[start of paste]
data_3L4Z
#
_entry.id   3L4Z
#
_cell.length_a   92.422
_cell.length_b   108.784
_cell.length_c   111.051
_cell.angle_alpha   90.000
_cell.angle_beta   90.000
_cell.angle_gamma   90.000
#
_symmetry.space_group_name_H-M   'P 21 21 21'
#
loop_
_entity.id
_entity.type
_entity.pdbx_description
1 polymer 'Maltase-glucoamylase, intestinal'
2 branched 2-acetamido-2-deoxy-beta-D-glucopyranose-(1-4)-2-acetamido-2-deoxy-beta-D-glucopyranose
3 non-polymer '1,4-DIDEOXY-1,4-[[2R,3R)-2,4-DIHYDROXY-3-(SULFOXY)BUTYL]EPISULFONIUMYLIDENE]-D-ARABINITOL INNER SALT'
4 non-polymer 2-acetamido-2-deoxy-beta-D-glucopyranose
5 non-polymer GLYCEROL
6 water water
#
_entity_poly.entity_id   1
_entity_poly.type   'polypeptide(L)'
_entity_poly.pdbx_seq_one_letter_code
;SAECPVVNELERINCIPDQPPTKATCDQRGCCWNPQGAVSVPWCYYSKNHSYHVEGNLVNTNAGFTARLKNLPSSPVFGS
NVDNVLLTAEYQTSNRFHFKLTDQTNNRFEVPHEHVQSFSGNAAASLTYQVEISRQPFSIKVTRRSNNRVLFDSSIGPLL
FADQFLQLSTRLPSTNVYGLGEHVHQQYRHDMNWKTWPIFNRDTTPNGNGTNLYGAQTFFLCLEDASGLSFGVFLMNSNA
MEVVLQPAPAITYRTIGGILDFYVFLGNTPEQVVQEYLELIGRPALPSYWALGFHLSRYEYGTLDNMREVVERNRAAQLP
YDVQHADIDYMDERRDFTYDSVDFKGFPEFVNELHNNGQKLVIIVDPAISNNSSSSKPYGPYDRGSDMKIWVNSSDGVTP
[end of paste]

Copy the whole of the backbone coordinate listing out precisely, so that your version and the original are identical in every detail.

data_3L4Z
#
_entry.id   3L4Z
#
_cell.length_a   92.422
_cell.length_b   108.784
_cell.length_c   111.051
_cell.angle_alpha   90.000
_cell.angle_beta   90.000
_cell.angle_gamma   90.000
#
_symmetry.space_group_name_H-M   'P 21 21 21'
#
loop_
_entity.id
_entity.type
_entity.pdbx_description
1 polymer 'Maltase-glucoamylase, intestinal'
2 branched 2-acetamido-2-deoxy-beta-D-glucopyranose-(1-4)-2-acetamido-2-deoxy-beta-D-glucopyranose
3 non-polymer '1,4-DIDEOXY-1,4-[[2R,3R)-2,4-DIHYDROXY-3-(SULFOXY)BUTYL]EPISULFONIUMYLIDENE]-D-ARABINITOL INNER SALT'
4 non-polymer 2-acetamido-2-deoxy-beta-D-glucopyranose
5 non-polymer GLYCEROL
6 water water
#
_entity_poly.entity_id   1
_entity_poly.type   'polypeptide(L)'
_entity_poly.pdbx_seq_one_letter_code
;SAECPVVNELERINCIPDQPPTKATCDQRGCCWNPQGAVSVPWCYYSKNHSYHVEGNLVNTNAGFTARLKNLPSSPVFGS
NVDNVLLTAEYQTSNRFHFKLTDQTNNRFEVPHEHVQSFSGNAAASLTYQVEISRQPFSIKVTRRSNNRVLFDSSIGPLL
FADQFLQLSTRLPSTNVYGLGEHVHQQYRHDMNWKTWPIFNRDTTPNGNGTNLYGAQTFFLCLEDASGLSFGVFLMNSNA
MEVVLQPAPAITYRTIGGILDFYVFLGNTPEQVVQEYLELIGRPALPSYWALGFHLSRYEYGTLDNMREVVERNRAAQLP
YDVQHADIDYMDERRDFTYDSVDFKGFPEFVNELHNNGQKLVIIVDPAISNNSSSSKPYGPYDRGSDMKIWVNSSDGVTP